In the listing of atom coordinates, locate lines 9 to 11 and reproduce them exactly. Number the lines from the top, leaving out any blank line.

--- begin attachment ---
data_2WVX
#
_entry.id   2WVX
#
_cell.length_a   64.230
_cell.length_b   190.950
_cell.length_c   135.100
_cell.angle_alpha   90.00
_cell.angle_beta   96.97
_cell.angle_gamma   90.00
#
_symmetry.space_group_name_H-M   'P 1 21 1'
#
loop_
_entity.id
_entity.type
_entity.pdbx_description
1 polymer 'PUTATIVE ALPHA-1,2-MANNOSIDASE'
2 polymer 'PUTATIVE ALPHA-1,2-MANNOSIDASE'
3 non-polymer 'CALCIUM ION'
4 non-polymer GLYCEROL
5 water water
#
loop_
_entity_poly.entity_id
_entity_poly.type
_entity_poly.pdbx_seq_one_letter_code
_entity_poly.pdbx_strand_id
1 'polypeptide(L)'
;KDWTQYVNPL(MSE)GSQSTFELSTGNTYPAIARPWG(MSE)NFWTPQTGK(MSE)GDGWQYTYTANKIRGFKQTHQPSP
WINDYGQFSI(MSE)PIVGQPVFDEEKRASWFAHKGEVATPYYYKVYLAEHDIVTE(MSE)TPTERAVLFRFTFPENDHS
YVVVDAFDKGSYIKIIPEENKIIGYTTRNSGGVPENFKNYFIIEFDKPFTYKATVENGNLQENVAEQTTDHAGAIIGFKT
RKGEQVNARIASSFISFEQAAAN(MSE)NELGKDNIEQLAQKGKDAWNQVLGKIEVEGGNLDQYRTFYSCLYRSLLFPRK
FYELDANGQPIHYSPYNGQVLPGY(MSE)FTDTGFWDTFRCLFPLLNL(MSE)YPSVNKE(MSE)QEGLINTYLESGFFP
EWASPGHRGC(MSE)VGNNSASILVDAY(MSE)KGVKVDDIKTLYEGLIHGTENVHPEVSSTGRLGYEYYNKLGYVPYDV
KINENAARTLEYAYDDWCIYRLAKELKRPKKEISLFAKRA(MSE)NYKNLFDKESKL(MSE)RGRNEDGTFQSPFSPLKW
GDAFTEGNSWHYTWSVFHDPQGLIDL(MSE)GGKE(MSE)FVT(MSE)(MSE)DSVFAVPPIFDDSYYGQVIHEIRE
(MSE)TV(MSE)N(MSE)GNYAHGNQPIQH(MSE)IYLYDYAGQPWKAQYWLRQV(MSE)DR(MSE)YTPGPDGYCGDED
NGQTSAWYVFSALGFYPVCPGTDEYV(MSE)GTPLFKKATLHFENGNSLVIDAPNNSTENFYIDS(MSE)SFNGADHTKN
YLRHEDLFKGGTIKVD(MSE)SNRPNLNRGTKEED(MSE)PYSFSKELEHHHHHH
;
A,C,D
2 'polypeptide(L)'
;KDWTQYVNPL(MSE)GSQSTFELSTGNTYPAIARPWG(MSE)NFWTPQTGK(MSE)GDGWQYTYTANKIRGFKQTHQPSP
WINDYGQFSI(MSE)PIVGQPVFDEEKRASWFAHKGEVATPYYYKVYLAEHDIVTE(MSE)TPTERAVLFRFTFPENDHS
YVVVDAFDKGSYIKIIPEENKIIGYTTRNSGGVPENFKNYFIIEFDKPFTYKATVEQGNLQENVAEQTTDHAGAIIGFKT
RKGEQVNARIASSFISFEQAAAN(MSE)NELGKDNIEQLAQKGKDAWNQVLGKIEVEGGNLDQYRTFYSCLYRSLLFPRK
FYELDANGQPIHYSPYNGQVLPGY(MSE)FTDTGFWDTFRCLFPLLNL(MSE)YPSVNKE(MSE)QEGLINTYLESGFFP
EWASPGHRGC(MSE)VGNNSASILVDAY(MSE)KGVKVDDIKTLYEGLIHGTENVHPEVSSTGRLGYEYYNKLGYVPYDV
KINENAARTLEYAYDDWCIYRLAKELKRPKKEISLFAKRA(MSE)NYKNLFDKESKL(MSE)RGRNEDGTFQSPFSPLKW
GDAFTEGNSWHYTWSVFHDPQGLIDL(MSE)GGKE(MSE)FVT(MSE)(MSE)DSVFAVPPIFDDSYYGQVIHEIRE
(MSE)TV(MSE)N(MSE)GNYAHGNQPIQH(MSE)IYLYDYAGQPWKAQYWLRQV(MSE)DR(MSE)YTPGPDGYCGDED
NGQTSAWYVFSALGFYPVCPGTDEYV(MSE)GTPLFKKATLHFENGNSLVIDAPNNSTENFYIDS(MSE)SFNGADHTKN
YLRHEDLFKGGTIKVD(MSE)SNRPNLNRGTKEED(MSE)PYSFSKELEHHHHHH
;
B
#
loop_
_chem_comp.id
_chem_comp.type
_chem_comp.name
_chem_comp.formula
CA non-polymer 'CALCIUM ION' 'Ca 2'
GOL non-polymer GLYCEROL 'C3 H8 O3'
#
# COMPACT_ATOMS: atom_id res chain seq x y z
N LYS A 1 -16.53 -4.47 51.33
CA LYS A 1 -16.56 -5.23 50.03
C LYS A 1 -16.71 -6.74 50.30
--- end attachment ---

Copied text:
_cell.angle_beta   96.97
_cell.angle_gamma   90.00
#